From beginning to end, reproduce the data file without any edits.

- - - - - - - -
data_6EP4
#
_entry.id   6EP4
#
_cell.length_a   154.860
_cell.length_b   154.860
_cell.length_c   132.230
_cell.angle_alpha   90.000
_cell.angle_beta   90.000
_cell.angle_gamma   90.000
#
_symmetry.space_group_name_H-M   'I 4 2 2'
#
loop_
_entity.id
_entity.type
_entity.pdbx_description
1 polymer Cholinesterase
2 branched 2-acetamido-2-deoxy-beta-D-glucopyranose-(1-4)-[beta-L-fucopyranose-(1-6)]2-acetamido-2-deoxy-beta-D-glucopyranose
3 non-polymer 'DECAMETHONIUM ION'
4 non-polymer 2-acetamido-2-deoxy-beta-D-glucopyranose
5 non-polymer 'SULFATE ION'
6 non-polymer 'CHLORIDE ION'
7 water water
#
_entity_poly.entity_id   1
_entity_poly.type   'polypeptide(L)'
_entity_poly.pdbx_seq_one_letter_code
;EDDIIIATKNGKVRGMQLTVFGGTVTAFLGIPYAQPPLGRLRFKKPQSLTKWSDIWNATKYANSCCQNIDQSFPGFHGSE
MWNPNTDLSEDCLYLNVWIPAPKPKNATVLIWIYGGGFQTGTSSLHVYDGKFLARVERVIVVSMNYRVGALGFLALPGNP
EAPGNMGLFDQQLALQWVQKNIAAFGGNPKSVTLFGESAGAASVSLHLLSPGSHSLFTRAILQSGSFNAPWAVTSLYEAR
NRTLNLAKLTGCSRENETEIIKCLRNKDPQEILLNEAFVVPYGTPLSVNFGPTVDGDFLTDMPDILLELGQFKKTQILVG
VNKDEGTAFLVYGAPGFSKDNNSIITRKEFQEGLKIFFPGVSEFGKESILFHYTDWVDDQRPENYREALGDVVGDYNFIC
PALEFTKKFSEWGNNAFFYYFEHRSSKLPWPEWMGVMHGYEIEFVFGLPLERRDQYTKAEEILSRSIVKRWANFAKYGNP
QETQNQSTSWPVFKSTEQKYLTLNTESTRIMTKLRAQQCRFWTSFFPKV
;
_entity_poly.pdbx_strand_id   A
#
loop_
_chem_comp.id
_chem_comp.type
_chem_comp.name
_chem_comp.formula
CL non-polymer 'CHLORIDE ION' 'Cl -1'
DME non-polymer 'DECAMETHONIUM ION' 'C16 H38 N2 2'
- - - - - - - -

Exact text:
data_6EP4
#
_entry.id   6EP4
#
_cell.length_a   154.860
_cell.length_b   154.860
_cell.length_c   132.230
_cell.angle_alpha   90.000
_cell.angle_beta   90.000
_cell.angle_gamma   90.000
#
_symmetry.space_group_name_H-M   'I 4 2 2'
#
loop_
_entity.id
_entity.type
_entity.pdbx_description
1 polymer Cholinesterase
2 branched 2-acetamido-2-deoxy-beta-D-glucopyranose-(1-4)-[beta-L-fucopyranose-(1-6)]2-acetamido-2-deoxy-beta-D-glucopyranose
3 non-polymer 'DECAMETHONIUM ION'
4 non-polymer 2-acetamido-2-deoxy-beta-D-glucopyranose
5 non-polymer 'SULFATE ION'
6 non-polymer 'CHLORIDE ION'
7 water water
#
_entity_poly.entity_id   1
_entity_poly.type   'polypeptide(L)'
_entity_poly.pdbx_seq_one_letter_code
;EDDIIIATKNGKVRGMQLTVFGGTVTAFLGIPYAQPPLGRLRFKKPQSLTKWSDIWNATKYANSCCQNIDQSFPGFHGSE
MWNPNTDLSEDCLYLNVWIPAPKPKNATVLIWIYGGGFQTGTSSLHVYDGKFLARVERVIVVSMNYRVGALGFLALPGNP
EAPGNMGLFDQQLALQWVQKNIAAFGGNPKSVTLFGESAGAASVSLHLLSPGSHSLFTRAILQSGSFNAPWAVTSLYEAR
NRTLNLAKLTGCSRENETEIIKCLRNKDPQEILLNEAFVVPYGTPLSVNFGPTVDGDFLTDMPDILLELGQFKKTQILVG
VNKDEGTAFLVYGAPGFSKDNNSIITRKEFQEGLKIFFPGVSEFGKESILFHYTDWVDDQRPENYREALGDVVGDYNFIC
PALEFTKKFSEWGNNAFFYYFEHRSSKLPWPEWMGVMHGYEIEFVFGLPLERRDQYTKAEEILSRSIVKRWANFAKYGNP
QETQNQSTSWPVFKSTEQKYLTLNTESTRIMTKLRAQQCRFWTSFFPKV
;
_entity_poly.pdbx_strand_id   A
#
loop_
_chem_comp.id
_chem_comp.type
_chem_comp.name
_chem_comp.formula
CL non-polymer 'CHLORIDE ION' 'Cl -1'
DME non-polymer 'DECAMETHONIUM ION' 'C16 H38 N2 2'